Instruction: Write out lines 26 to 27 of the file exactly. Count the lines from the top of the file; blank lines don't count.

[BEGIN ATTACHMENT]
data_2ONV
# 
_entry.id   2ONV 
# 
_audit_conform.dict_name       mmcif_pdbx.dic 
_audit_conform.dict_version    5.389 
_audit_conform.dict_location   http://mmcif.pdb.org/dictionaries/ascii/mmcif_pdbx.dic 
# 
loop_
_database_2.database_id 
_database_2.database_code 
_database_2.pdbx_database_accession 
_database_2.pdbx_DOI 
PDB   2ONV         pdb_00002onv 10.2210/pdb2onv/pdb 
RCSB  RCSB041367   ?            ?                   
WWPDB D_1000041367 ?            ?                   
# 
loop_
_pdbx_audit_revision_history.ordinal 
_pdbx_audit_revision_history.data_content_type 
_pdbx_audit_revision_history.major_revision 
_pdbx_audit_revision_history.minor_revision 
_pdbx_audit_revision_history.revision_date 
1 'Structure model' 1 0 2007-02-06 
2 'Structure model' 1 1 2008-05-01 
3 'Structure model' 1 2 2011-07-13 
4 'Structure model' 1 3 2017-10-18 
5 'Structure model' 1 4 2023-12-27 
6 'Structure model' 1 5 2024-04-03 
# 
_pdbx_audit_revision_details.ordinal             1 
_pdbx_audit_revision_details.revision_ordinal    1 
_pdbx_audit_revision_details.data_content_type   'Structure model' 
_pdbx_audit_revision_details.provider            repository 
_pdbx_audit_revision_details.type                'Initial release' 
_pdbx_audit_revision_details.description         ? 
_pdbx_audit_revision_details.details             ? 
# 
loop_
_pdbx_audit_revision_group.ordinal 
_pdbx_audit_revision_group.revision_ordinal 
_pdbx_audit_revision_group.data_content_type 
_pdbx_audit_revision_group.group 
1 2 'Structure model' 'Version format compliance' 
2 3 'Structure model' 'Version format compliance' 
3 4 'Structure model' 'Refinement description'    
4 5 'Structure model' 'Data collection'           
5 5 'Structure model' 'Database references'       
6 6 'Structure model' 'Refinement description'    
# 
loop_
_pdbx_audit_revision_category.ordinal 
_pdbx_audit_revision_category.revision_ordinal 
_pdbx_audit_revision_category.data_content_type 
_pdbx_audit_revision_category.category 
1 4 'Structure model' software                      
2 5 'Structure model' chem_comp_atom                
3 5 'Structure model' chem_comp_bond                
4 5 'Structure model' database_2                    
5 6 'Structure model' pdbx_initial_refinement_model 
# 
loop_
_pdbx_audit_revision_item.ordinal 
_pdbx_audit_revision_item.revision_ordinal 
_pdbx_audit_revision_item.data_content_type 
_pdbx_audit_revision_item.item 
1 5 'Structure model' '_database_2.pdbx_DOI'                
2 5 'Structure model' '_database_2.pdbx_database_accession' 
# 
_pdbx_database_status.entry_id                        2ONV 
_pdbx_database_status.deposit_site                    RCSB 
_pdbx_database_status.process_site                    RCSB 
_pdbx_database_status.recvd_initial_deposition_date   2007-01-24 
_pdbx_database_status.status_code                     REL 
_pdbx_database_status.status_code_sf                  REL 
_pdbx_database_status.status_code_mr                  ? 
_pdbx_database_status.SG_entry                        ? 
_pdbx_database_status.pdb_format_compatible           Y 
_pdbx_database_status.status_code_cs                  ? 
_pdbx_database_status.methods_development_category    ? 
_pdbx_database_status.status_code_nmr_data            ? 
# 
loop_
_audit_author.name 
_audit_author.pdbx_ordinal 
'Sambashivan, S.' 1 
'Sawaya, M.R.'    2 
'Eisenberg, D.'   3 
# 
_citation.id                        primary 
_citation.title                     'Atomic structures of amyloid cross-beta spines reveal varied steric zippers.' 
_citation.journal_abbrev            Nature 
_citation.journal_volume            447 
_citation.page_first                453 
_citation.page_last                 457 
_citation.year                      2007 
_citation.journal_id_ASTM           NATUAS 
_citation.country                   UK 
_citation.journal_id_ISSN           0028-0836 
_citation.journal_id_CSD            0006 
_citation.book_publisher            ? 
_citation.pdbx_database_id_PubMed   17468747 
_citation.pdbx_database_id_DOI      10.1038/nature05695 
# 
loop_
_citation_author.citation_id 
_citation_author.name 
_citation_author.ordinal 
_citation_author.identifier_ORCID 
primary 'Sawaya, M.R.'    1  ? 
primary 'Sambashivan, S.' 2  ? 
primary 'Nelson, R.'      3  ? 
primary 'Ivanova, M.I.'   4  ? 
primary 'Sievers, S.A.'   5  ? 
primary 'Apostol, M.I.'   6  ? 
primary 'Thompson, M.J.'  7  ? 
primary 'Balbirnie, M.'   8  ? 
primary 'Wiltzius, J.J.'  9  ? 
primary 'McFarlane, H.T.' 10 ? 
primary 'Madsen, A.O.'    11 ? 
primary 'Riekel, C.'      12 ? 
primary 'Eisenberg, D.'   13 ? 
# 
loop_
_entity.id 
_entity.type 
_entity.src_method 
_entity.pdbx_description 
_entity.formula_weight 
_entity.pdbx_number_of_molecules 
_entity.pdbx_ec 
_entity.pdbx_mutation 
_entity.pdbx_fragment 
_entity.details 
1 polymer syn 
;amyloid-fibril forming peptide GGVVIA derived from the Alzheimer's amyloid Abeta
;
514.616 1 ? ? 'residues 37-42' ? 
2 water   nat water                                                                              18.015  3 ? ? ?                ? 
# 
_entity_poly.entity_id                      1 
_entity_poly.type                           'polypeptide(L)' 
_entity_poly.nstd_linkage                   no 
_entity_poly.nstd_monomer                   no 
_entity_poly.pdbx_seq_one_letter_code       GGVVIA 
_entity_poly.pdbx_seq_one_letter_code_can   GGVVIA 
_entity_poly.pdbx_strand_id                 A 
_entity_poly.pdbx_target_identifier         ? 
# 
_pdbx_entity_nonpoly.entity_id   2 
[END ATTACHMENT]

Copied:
3 'Structure model' 1 2 2011-07-13 
4 'Structure model' 1 3 2017-10-18 